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Dementia doulas are coming to WA

Looking after someone with dementia means adapting to their changing needs. Dementia doulas can assist with the emotional and physical support of someone with dementia.

<p>A program new to WA is likely to make a great difference to people with dementia by providing individualised end-of-life planning and support. [Source: supplied]</p>

A program new to WA is likely to make a great difference to people with dementia by providing individualised end-of-life planning and support. [Source: supplied]

Key points:

The Dementia Doulas program is now broadening its reach to WA after being successful in SA. While people with dementia receive medical advice regarding their conditions, this program is training people to provide individualised care with emotional and physical support for people with dementia.

Currently, an estimated 400,000 Australians live with dementia, according to a report from the Australian Institute of Health and Welfare in 2023, with a higher prevalence evident in women. However, by 2058, this is expected to have doubled with almost 850,000 Australians living with dementia, as per an estimate from the Australian Institute of Health and Welfare 2023. 

Dementia is an overarching term for diseases such as:

  • Alzheimer’s disease
  • Vascular dementia, where blood vessels in the brain are affected
  • Lewy body disease, which includes Parkinson’s disease 

These qualified dementia doulas can provide tailored care to the specific person at the current stage of illness and adjust the care when required. Dementia doulas are generally chosen to assist throughout the entire dementia journey, while also ensuring that end-of-life plans are established.

The partnership between Dementia Doulas International and Community Vision means that services can now be provided in WA, rather than just SA. Community Vision was established in 2001 as a provider of numerous services in Perth, ranging from home care, disability and family day care programs.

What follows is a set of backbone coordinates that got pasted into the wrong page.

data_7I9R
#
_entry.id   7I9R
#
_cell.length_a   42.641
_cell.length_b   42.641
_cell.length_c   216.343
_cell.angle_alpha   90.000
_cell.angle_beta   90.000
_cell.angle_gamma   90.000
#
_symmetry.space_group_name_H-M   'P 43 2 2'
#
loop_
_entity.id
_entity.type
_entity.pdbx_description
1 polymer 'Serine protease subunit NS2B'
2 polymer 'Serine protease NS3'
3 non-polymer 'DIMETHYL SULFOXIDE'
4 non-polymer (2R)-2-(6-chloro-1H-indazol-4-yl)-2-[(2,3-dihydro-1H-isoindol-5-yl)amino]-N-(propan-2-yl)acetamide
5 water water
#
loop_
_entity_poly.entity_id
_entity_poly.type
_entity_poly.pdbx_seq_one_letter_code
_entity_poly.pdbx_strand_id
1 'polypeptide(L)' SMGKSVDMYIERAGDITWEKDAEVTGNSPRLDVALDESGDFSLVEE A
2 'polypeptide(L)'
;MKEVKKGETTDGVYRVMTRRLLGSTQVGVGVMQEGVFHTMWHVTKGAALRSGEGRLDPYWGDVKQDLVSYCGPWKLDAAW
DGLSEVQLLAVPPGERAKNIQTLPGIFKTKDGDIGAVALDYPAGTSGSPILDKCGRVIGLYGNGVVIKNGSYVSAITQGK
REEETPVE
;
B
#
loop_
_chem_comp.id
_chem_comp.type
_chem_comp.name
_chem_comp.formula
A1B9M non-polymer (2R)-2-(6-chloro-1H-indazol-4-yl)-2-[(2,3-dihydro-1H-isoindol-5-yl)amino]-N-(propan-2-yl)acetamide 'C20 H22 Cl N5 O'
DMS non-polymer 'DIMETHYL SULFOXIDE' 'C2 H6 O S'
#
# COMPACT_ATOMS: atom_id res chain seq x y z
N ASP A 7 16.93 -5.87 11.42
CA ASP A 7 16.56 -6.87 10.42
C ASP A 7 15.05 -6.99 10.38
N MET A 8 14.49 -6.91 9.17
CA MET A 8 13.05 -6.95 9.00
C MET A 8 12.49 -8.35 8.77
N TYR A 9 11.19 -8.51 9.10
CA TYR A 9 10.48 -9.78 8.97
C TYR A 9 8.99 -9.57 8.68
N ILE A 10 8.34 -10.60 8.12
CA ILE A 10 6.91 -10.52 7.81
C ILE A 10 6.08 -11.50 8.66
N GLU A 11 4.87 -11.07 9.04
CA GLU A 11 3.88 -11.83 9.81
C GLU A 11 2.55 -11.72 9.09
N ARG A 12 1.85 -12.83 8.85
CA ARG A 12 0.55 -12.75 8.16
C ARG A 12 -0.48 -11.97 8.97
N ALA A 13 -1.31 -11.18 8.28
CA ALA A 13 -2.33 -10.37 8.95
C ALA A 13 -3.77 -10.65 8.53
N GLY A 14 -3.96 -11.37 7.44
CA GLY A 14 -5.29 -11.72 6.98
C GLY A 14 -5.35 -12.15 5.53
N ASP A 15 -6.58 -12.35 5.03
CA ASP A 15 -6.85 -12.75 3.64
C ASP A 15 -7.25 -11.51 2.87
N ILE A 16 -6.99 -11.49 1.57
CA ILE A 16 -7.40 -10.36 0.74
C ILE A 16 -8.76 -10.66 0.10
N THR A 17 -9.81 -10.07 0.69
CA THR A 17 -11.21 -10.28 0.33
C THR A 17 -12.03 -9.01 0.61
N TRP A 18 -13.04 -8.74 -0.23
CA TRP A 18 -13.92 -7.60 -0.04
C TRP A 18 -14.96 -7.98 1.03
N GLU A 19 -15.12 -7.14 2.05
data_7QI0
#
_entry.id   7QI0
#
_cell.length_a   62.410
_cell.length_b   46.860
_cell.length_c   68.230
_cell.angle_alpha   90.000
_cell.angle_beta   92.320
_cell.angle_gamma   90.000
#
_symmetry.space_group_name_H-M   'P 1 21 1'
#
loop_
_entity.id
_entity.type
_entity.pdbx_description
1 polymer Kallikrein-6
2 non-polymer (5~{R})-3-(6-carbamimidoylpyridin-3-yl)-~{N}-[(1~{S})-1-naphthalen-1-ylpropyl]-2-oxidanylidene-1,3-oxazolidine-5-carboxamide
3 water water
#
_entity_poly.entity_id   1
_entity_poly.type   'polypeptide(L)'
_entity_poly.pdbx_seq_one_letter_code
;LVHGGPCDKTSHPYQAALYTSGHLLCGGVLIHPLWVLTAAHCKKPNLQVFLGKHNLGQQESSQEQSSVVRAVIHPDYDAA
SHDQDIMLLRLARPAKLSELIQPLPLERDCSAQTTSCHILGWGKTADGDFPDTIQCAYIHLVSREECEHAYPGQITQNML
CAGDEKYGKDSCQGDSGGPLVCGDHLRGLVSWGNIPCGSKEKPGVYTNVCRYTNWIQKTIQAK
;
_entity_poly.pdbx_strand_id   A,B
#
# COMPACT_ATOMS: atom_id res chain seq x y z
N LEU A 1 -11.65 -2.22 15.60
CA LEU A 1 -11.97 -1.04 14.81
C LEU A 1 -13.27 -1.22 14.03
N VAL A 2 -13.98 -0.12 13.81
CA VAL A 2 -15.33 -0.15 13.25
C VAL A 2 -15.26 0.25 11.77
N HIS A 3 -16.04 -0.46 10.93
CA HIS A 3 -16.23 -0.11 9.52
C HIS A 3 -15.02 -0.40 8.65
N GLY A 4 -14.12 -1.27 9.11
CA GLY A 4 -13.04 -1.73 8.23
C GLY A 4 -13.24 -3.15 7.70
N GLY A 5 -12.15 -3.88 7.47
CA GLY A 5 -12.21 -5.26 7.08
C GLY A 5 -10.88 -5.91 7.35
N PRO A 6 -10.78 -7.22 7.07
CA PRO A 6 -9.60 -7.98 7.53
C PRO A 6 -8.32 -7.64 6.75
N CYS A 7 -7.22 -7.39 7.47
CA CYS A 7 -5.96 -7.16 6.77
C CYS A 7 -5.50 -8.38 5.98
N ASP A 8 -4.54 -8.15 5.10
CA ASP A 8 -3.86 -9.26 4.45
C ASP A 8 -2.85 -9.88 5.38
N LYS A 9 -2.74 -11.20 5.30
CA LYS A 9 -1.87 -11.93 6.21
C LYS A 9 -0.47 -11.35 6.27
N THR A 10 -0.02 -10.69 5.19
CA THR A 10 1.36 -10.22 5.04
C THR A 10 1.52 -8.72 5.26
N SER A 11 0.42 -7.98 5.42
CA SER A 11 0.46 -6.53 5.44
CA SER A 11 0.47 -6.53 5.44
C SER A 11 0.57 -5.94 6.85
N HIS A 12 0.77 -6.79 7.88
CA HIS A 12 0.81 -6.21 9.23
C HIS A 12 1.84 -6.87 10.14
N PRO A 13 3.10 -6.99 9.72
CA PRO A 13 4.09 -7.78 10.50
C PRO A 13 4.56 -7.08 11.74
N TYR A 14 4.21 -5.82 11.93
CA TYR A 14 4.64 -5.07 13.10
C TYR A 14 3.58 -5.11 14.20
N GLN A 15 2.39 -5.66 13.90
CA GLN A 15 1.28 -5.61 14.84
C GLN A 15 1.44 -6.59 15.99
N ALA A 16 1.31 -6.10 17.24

Wendy Hall, Dementia Doulas International Managing Director, conveys the value of the combined program as the staff trained are already known to their clients through their roles in Community Vision, and this could reduce the stress for clients who are living with cognitive changes. 

“[…] to have a new leadership role emerging in compassionate care raises the bar for what clients should expect from their service provider,” said Hall. 

Yvonne Timson, Community Vision CEO, values the new development between the companies as she believes Community Vision staff are greatly involved in families’ lives to help them through the journey when a family member has dementia.

“By offering this service, we can better prepare families for what’s to come and ensure it’s a more loving and caring journey. Having trained dementia doulas means our customers [and their families] have more choice, dignity and control over their lives, something I firmly believe in offering,” said Timson. 

While Dementia Doulas International is helping to improve the lives of people with dementia, it’s important to maintain your health to reduce your risk of dementia.

Researchers found that not getting enough sleep could increase your risk of dementia by up to 27 percent. Getting that deep sleep supports the brain in many ways as it ages.

Additionally, looking after your blood pressure could also decrease the risk of dementia. New research found that people over the age of 60 who were treated for their high blood pressure had a 26 percent risk reduction for dementia when compared to those who were untreated.

Generally, looking after your health as you age could be a good way to reduce your risk of dementia. In a study with over 196,000 participants, researchers found that people with a high genetic risk of developing dementia who lead a healthy lifestyle lowered the risk by 32 percent, compared to people with an unhealthy lifestyle.

No smoking, regular physical activity, a healthy diet and moderate alcohol consumption were considered healthy behaviours and lifestyles by the researchers.


Have you had a dementia doula before?

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Relevant content:

Sleeping less can increase the risk of dementia by 27 percent

The impact of sex on Alzheimer’s disease

One in three Aussies reported a fear of people with dementia

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